The Newspaperman: The Life and Times of Ben Bradlee Review
Director: John Maggio
Starring: Tom Brokaw, Sally Quinn, Carl Bernstein, Bob Woodward
Narrator: Ben Bradlee
Review by Michael Walls-Kelly
“This is what I do best. And this is a hell of a story.”
Ben Bradlee is absolutely the first person I think of when I think of a “Newspaperman.” He embodies the down-to-earth tenacity of a reporter combined with an inflated, almost eye-rolling sense of purpose. If you manage to keep your cynicism in check, the latter aspect of his personality can definitely be intoxicating.
The Newspaperman: The Life and Times of Ben Bradlee is exactly what it says on the tin. A look into the life of a man who was revered and reviled in his time and has since been elevated to a legendary status. He and his staff changed the course of United States history. But we learn about Bradlee as a man as much as a myth. We learn about his youth, his time in the Navy, his friendship with John F. Kennedy and his relationships with his wives. We also delve into the Pentagon Papers, the Watergate Scandal, and the Janet Cooke incident.
The documentary has a great combination of narration and talking head interviews. Because of Bradlee’s stature, the interviewee’s are all particularly important and engaging. Tom Brokaw, Carl Bernstein, Bob Woodward, Sally Quinn and Robert Redford, as well as others who worked with him at The Washington Post. The narration couldn’t get any better. It’s by Ben Bradlee himself, recorded for the audiobook of his memoir.
Bradlee’s voice, that of a gravelly Boston boy with a Bogart tinge, has the exact right amount of authority, emphasis, and playfulness to deliver the story. Which, I guess, it should, considering it’s his story. Hearing him speak and seeing photos and footage of the man himself showed me exactly how perfect Jason Robards was as Bradlee in All the President’s Men. Both the actor and newspaperman stood out in their field, and both had the kind of authority you immediately trusted.
All the President’s Men leads me to my least favourite stretch of the documentary, which is arguably its most important stretch. Bradlee, Woodward, Bernstein and the staff at The Washington Post were all instrumental in President Richard Nixon resigning. It’s a huge moment in history and almost certainly the defining moment in most of their lives. Unfortunately, it’s also an incredibly well-known moment. I love All the President’s Men, and I’ve seen it dozens of times, the section in The Newspaperman didn’t add much to the story I knew already, so it felt for like a perfunctory rehash.
The more interesting aspects of the documentary were about Bradlee’s relationship with his family and friends. Seeing how intimate he was with the Kennedys, how the President’s assassination affected him, was illuminating. I also appreciated the bookended stories about Bradlee’s relationship with his father and Bradlee’s relationship with his youngest son, Quinn. It humanized a man who, as a legend, usually comes off as “above” those types of things.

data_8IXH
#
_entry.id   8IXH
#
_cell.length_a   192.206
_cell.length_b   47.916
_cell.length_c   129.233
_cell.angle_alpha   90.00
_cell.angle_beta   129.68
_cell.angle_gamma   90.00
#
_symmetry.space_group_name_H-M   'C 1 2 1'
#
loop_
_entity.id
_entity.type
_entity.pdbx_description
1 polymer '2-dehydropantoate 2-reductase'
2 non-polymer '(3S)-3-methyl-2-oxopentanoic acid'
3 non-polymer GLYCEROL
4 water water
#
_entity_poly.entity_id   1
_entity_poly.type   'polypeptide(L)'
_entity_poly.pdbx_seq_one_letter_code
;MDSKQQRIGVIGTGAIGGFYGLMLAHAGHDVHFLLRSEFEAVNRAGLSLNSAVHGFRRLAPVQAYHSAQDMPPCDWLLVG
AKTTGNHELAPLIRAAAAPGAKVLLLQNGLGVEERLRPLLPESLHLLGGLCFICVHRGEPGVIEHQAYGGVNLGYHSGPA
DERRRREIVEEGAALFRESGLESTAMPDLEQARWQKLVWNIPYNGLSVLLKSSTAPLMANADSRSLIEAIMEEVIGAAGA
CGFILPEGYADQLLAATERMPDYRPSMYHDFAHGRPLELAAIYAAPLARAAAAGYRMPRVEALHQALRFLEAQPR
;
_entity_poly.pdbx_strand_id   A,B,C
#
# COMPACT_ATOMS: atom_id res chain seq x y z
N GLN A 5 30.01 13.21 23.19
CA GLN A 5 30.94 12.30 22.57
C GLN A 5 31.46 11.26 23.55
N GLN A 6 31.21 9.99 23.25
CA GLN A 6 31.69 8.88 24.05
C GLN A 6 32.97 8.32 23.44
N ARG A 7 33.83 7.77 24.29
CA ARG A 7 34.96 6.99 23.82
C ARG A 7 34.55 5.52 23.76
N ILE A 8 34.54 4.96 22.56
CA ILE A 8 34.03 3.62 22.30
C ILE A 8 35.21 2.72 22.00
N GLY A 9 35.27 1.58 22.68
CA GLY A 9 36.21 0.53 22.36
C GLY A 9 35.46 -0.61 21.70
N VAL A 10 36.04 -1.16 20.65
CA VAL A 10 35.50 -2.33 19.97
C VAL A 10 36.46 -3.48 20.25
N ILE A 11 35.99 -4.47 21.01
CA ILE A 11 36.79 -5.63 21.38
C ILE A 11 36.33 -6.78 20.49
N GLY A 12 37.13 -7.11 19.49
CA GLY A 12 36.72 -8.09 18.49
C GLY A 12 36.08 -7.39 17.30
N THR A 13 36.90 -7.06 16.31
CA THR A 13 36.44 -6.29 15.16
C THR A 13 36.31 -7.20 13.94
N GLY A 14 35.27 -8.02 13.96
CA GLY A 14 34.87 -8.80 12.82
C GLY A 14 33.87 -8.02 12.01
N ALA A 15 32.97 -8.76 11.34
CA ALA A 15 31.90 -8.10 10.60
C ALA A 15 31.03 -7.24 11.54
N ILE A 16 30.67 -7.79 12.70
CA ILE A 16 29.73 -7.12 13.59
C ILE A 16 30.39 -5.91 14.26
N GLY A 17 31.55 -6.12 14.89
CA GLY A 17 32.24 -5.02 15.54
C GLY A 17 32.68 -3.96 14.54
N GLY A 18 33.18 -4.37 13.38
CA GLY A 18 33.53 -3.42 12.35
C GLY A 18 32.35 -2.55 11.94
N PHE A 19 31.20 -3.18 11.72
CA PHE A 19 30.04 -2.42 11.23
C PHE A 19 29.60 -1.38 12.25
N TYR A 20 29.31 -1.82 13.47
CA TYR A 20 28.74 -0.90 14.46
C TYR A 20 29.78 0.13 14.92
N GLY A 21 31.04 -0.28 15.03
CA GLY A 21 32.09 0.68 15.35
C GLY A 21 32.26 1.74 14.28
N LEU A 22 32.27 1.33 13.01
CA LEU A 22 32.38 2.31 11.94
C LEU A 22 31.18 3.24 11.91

Another aspect that I appreciated, and something that made me question the existence of the documentary itself, were the mentions of Katharine Graham. Kay Graham was the owner of The Washington Post during the Pentagon Papers and Watergate. Two of the most important journalistic events of the 20th Century. She had a much more prominent role in the Watergate reporting than I knew from All the President’s Men. Her character was sadly cut and consolidated. Even one of the standout moments in the film, a reporter questioning why the Post has a monopoly on the story, was basically a Kay Graham question.
So did we really need another documentary about a powerful, confident man who keeps marrying younger women and is regarded as a genius? Couldn’t we have gotten a documentary about Kay Graham, a story that’s just as interesting and has been told less? Maybe. Ben Bradlee is an intriguing enough figure that it’s worth putting up with the overall sameness of the biographical documentary genre. The historical importance and the fact that we get to hear the story told in his own words tips it over the edge.
Luckily Steven Spielberg’s film, The Post, is being released on December 22. It heavily involves Kay Graham, played by Meryl Streep, and Ben Bradlee, played by Tom Hanks. I don’t think Hanks, as good as he is, could replace Robards in my mind as the quintessential Ben Bradlee, but now that I’ve seen The Newspaperman, Bradlee himself might have.
Verdict: Watch it. If you’re into documentaries about interesting people, this is a great example of one done well. It delivers the facts and doesn’t overstay its welcome, something I’m sure a reporter like Bradlee would be happy about. If you’ve seen All the President’s Men as much as I have, there are sections that may drag a bit, but the film moves at a quick enough clip that it isn’t that noticeable. Truly, the only absolute negative of The Newspaperman is the fact that Henry Kissinger is interviewed and I had to look at his evil, monster face.